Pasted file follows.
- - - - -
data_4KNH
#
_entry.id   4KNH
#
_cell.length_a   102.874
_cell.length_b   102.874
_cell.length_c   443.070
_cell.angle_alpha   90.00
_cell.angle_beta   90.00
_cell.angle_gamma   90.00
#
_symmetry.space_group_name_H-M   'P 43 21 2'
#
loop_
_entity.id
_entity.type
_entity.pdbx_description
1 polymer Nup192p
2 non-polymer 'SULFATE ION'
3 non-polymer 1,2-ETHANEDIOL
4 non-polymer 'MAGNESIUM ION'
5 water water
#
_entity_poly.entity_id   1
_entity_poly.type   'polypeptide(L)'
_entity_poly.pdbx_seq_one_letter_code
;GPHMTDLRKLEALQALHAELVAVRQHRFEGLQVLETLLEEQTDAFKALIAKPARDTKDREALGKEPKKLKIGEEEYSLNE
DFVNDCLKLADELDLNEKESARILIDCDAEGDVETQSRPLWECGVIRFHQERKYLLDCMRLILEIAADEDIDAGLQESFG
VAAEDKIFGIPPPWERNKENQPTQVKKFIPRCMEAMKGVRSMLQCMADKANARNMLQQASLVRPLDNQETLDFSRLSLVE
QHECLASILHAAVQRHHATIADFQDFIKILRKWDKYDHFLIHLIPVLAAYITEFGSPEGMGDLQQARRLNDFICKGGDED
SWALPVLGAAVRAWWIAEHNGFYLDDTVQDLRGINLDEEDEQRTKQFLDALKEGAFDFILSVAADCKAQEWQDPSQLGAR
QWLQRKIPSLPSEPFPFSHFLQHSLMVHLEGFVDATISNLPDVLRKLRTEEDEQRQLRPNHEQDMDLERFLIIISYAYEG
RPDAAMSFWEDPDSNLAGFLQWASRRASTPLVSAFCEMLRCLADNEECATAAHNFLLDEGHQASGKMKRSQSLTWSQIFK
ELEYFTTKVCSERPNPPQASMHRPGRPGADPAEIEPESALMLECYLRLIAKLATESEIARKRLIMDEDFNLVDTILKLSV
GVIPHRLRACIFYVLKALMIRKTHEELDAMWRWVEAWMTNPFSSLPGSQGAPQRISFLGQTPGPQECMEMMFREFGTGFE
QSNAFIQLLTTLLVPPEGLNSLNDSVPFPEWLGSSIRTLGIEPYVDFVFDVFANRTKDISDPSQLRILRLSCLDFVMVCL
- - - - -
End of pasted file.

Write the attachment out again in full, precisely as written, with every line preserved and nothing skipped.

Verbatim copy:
data_4KNH
#
_entry.id   4KNH
#
_cell.length_a   102.874
_cell.length_b   102.874
_cell.length_c   443.070
_cell.angle_alpha   90.00
_cell.angle_beta   90.00
_cell.angle_gamma   90.00
#
_symmetry.space_group_name_H-M   'P 43 21 2'
#
loop_
_entity.id
_entity.type
_entity.pdbx_description
1 polymer Nup192p
2 non-polymer 'SULFATE ION'
3 non-polymer 1,2-ETHANEDIOL
4 non-polymer 'MAGNESIUM ION'
5 water water
#
_entity_poly.entity_id   1
_entity_poly.type   'polypeptide(L)'
_entity_poly.pdbx_seq_one_letter_code
;GPHMTDLRKLEALQALHAELVAVRQHRFEGLQVLETLLEEQTDAFKALIAKPARDTKDREALGKEPKKLKIGEEEYSLNE
DFVNDCLKLADELDLNEKESARILIDCDAEGDVETQSRPLWECGVIRFHQERKYLLDCMRLILEIAADEDIDAGLQESFG
VAAEDKIFGIPPPWERNKENQPTQVKKFIPRCMEAMKGVRSMLQCMADKANARNMLQQASLVRPLDNQETLDFSRLSLVE
QHECLASILHAAVQRHHATIADFQDFIKILRKWDKYDHFLIHLIPVLAAYITEFGSPEGMGDLQQARRLNDFICKGGDED
SWALPVLGAAVRAWWIAEHNGFYLDDTVQDLRGINLDEEDEQRTKQFLDALKEGAFDFILSVAADCKAQEWQDPSQLGAR
QWLQRKIPSLPSEPFPFSHFLQHSLMVHLEGFVDATISNLPDVLRKLRTEEDEQRQLRPNHEQDMDLERFLIIISYAYEG
RPDAAMSFWEDPDSNLAGFLQWASRRASTPLVSAFCEMLRCLADNEECATAAHNFLLDEGHQASGKMKRSQSLTWSQIFK
ELEYFTTKVCSERPNPPQASMHRPGRPGADPAEIEPESALMLECYLRLIAKLATESEIARKRLIMDEDFNLVDTILKLSV
GVIPHRLRACIFYVLKALMIRKTHEELDAMWRWVEAWMTNPFSSLPGSQGAPQRISFLGQTPGPQECMEMMFREFGTGFE
QSNAFIQLLTTLLVPPEGLNSLNDSVPFPEWLGSSIRTLGIEPYVDFVFDVFANRTKDISDPSQLRILRLSCLDFVMVCL